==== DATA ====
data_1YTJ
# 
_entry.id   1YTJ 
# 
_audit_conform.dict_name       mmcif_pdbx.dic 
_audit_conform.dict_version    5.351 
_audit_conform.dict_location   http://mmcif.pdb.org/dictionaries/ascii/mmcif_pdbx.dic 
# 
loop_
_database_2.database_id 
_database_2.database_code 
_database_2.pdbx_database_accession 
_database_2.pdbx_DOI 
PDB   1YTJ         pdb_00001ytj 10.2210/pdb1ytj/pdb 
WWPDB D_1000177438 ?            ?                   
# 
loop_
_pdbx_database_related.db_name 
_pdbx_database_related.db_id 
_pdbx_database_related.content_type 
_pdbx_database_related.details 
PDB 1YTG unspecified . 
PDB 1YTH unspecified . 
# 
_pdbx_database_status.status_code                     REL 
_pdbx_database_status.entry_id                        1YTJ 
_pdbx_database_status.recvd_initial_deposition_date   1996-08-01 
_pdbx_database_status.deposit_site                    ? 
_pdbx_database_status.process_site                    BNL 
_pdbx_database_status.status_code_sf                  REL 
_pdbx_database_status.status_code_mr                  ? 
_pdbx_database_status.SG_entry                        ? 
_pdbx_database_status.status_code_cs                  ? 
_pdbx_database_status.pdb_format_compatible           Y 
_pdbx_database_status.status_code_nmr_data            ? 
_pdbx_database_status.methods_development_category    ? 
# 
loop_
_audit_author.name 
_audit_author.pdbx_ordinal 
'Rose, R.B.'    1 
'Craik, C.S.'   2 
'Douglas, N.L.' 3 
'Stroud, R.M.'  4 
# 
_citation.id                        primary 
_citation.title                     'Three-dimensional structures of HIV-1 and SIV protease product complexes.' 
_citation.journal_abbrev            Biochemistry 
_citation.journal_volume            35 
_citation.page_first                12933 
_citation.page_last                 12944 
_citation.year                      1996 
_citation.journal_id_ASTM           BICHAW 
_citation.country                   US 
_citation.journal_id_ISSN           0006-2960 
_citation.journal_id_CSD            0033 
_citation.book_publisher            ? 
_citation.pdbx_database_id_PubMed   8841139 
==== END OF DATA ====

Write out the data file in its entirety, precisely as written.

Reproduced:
data_1YTJ
# 
_entry.id   1YTJ 
# 
_audit_conform.dict_name       mmcif_pdbx.dic 
_audit_conform.dict_version    5.351 
_audit_conform.dict_location   http://mmcif.pdb.org/dictionaries/ascii/mmcif_pdbx.dic 
# 
loop_
_database_2.database_id 
_database_2.database_code 
_database_2.pdbx_database_accession 
_database_2.pdbx_DOI 
PDB   1YTJ         pdb_00001ytj 10.2210/pdb1ytj/pdb 
WWPDB D_1000177438 ?            ?                   
# 
loop_
_pdbx_database_related.db_name 
_pdbx_database_related.db_id 
_pdbx_database_related.content_type 
_pdbx_database_related.details 
PDB 1YTG unspecified . 
PDB 1YTH unspecified . 
# 
_pdbx_database_status.status_code                     REL 
_pdbx_database_status.entry_id                        1YTJ 
_pdbx_database_status.recvd_initial_deposition_date   1996-08-01 
_pdbx_database_status.deposit_site                    ? 
_pdbx_database_status.process_site                    BNL 
_pdbx_database_status.status_code_sf                  REL 
_pdbx_database_status.status_code_mr                  ? 
_pdbx_database_status.SG_entry                        ? 
_pdbx_database_status.status_code_cs                  ? 
_pdbx_database_status.pdb_format_compatible           Y 
_pdbx_database_status.status_code_nmr_data            ? 
_pdbx_database_status.methods_development_category    ? 
# 
loop_
_audit_author.name 
_audit_author.pdbx_ordinal 
'Rose, R.B.'    1 
'Craik, C.S.'   2 
'Douglas, N.L.' 3 
'Stroud, R.M.'  4 
# 
_citation.id                        primary 
_citation.title                     'Three-dimensional structures of HIV-1 and SIV protease product complexes.' 
_citation.journal_abbrev            Biochemistry 
_citation.journal_volume            35 
_citation.page_first                12933 
_citation.page_last                 12944 
_citation.year                      1996 
_citation.journal_id_ASTM           BICHAW 
_citation.country                   US 
_citation.journal_id_ISSN           0006-2960 
_citation.journal_id_CSD            0033 
_citation.book_publisher            ? 
_citation.pdbx_database_id_PubMed   8841139 